CITY HALL — The City Council on Tuesday unanimously agreed to a land swap involving Santa Monica College and the Expo Metro Line Construction Authority that paves the way for the creation of a “buffer zone” to shield Pico Neighborhood residents from some of the impact from a rail maintenance yard planned for 2900 Exposition Blvd.
The deal, which still needs approval from SMC and Expo, would allow City Hall to acquire a 100-foot by 1,000-foot parcel of land along Exposition Boulevard adjacent to the planned maintenance facility. There are no firm plans for the so-called buffer zone yet, but the site is expected to lessen the noise and other pollution impacts from the rail yard on surrounding residents.
City Manager Rod Gould has announced plans to hold community meetings to help guide the design of the site, which could include a public park, community meeting rooms or affordable housing units.
Under the property exchange, SMC would trade a 2.35-acre parking lot located at Stewart Street and Exposition Boulevard to City Hall and acquire a long-term lease of a city-owned property at 3400-3500 Airport Ave. near Santa Monica Airport. SMC would also receive a purchase option on the airport property.
Expo would in turn give City Hall the buffer zone site as part of its deal to acquire the planned maintenance yard property at 2900 Exposition Blvd.
The vote Tuesday night was a significant, though expected, step in a three-way negotiation that began last November.
The agreement passed the council with a 6-0 vote after little discussion. Mayor Bobby Shriver did not attend the meeting.
“The college is excited to be part of a community solution toward providing light rail to Santa Monica,” said Don Girard, SMC’s senior director of government relations and institutional communications.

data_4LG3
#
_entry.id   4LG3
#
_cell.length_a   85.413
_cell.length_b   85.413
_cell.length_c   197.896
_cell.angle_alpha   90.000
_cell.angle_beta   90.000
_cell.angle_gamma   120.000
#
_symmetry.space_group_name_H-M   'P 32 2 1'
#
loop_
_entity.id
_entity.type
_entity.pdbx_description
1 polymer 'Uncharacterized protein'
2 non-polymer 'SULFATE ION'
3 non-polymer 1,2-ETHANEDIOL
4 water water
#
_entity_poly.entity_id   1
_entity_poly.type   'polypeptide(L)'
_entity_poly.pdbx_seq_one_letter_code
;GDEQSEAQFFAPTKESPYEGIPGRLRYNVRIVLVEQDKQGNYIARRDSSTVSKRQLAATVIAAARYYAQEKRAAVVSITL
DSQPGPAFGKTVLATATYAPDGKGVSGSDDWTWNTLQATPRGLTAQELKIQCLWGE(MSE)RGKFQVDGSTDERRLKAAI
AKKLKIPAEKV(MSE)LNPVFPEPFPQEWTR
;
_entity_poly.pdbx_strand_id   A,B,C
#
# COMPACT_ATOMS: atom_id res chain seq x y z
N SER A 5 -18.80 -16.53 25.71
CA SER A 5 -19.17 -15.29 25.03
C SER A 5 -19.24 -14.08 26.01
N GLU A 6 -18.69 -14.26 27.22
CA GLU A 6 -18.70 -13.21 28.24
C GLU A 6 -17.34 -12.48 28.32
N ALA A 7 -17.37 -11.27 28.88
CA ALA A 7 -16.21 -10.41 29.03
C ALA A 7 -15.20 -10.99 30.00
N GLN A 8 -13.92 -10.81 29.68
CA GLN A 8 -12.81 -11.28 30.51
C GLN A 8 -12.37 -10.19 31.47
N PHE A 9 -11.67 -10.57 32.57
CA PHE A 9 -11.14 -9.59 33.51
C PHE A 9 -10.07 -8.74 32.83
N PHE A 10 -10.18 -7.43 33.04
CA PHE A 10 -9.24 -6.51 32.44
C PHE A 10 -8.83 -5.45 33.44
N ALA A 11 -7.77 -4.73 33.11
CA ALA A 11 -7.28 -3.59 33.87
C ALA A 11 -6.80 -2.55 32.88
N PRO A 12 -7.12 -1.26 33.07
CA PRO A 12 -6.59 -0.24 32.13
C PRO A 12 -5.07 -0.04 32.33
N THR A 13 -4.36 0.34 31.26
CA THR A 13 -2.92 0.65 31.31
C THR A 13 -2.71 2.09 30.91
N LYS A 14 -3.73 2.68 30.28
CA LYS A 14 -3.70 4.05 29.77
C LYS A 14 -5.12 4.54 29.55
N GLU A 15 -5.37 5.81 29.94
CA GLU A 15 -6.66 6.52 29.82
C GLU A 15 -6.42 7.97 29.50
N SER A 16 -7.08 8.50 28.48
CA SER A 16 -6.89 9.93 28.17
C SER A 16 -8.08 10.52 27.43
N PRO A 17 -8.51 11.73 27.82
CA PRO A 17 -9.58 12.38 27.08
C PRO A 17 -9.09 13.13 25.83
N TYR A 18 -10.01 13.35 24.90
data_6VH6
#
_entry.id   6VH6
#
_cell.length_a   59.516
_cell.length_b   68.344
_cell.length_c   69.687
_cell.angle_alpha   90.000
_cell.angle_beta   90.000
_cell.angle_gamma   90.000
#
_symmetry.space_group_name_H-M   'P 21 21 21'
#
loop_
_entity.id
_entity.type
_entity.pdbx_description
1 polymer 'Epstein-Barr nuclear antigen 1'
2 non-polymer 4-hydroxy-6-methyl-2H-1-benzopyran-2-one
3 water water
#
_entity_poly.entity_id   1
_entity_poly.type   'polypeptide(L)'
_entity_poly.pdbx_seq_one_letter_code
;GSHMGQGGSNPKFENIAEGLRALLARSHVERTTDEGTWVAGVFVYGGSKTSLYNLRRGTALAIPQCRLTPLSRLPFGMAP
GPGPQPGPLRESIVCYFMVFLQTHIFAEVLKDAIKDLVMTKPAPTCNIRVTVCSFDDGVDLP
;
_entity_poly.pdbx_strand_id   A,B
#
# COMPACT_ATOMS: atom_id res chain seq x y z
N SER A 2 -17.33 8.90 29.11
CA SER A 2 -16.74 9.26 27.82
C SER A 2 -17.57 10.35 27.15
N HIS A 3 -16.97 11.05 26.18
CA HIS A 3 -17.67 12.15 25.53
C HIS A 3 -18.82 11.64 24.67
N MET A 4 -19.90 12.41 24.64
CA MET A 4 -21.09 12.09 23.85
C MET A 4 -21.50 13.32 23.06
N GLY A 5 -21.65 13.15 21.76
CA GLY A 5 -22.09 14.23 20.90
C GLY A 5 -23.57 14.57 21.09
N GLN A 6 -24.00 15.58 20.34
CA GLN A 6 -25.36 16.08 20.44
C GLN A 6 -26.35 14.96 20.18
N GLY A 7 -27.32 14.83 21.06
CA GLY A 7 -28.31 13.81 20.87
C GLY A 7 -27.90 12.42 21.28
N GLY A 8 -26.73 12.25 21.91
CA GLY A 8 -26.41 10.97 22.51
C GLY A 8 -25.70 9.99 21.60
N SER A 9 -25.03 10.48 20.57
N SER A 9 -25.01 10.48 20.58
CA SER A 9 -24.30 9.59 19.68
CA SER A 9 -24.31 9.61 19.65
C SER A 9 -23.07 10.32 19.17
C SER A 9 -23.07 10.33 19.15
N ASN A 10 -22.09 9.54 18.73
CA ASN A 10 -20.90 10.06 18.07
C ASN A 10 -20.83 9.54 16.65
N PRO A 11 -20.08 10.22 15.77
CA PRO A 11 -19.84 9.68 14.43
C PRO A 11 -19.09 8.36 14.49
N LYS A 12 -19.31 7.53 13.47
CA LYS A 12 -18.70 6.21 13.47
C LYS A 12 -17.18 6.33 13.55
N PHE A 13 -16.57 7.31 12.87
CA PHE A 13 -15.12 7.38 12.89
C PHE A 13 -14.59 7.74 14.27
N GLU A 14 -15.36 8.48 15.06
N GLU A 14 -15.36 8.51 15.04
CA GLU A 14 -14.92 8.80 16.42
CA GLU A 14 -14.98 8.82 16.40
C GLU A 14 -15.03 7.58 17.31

SMC’s Board of Trustees, he added, will consider the agreement in early December.
The first stage of the Expo Light Rail project, a link between Downtown Los Angeles and Culver City, is currently under construction. The extension that will bring the line to Santa Monica’s Civic Center is scheduled for completion by 2015, though a delay appears likely. In Santa Monica, the line is expected to travel down Colorado Avenue, ending at Fourth Street.
Denny Zane, a consultant for the college and a former mayor of Santa Monica, said the land swap agreement “really shows a remarkable degree of collective and cooperative spirit among these two major institutions.”
“I think it’s a real good sign of good health in our public institutions,” he said.
The maintenance yard is not without controversy as residents living near the proposed site have challenged Expo and City Hall to find another location further away from homes. Residents in the Pico Neighborhood said they have unfairly shouldered the burden of progress, with Interstate 10 slicing through their community while City Hall’s Waste Transfer Station sits close by in the City Yards.